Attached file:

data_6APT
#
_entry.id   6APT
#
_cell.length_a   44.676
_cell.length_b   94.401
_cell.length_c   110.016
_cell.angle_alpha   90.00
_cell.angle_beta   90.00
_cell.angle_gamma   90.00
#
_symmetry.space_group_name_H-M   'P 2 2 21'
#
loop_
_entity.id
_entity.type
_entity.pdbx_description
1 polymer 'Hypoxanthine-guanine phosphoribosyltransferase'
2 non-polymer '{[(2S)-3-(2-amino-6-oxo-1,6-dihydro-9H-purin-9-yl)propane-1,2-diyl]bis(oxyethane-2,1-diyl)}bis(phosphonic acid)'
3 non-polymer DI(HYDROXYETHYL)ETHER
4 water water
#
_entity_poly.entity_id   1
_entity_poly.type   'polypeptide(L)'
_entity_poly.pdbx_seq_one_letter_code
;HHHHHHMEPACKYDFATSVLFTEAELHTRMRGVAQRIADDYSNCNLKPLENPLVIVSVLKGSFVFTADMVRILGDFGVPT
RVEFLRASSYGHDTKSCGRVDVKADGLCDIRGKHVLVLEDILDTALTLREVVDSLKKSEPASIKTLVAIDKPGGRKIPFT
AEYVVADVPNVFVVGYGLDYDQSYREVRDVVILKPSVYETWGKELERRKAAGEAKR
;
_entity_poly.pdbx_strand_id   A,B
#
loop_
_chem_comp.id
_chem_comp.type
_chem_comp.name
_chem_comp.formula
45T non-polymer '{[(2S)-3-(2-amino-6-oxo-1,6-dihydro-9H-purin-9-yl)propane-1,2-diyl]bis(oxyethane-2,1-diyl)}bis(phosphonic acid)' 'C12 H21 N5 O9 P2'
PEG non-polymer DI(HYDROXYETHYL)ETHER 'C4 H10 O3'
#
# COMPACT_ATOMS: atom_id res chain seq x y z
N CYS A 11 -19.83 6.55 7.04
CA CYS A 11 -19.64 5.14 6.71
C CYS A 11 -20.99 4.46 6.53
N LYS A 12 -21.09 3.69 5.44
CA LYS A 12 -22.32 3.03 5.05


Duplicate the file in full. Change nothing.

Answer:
data_6APT
#
_entry.id   6APT
#
_cell.length_a   44.676
_cell.length_b   94.401
_cell.length_c   110.016
_cell.angle_alpha   90.00
_cell.angle_beta   90.00
_cell.angle_gamma   90.00
#
_symmetry.space_group_name_H-M   'P 2 2 21'
#
loop_
_entity.id
_entity.type
_entity.pdbx_description
1 polymer 'Hypoxanthine-guanine phosphoribosyltransferase'
2 non-polymer '{[(2S)-3-(2-amino-6-oxo-1,6-dihydro-9H-purin-9-yl)propane-1,2-diyl]bis(oxyethane-2,1-diyl)}bis(phosphonic acid)'
3 non-polymer DI(HYDROXYETHYL)ETHER
4 water water
#
_entity_poly.entity_id   1
_entity_poly.type   'polypeptide(L)'
_entity_poly.pdbx_seq_one_letter_code
;HHHHHHMEPACKYDFATSVLFTEAELHTRMRGVAQRIADDYSNCNLKPLENPLVIVSVLKGSFVFTADMVRILGDFGVPT
RVEFLRASSYGHDTKSCGRVDVKADGLCDIRGKHVLVLEDILDTALTLREVVDSLKKSEPASIKTLVAIDKPGGRKIPFT
AEYVVADVPNVFVVGYGLDYDQSYREVRDVVILKPSVYETWGKELERRKAAGEAKR
;
_entity_poly.pdbx_strand_id   A,B
#
loop_
_chem_comp.id
_chem_comp.type
_chem_comp.name
_chem_comp.formula
45T non-polymer '{[(2S)-3-(2-amino-6-oxo-1,6-dihydro-9H-purin-9-yl)propane-1,2-diyl]bis(oxyethane-2,1-diyl)}bis(phosphonic acid)' 'C12 H21 N5 O9 P2'
PEG non-polymer DI(HYDROXYETHYL)ETHER 'C4 H10 O3'
#
# COMPACT_ATOMS: atom_id res chain seq x y z
N CYS A 11 -19.83 6.55 7.04
CA CYS A 11 -19.64 5.14 6.71
C CYS A 11 -20.99 4.46 6.53
N LYS A 12 -21.09 3.69 5.44
CA LYS A 12 -22.32 3.03 5.05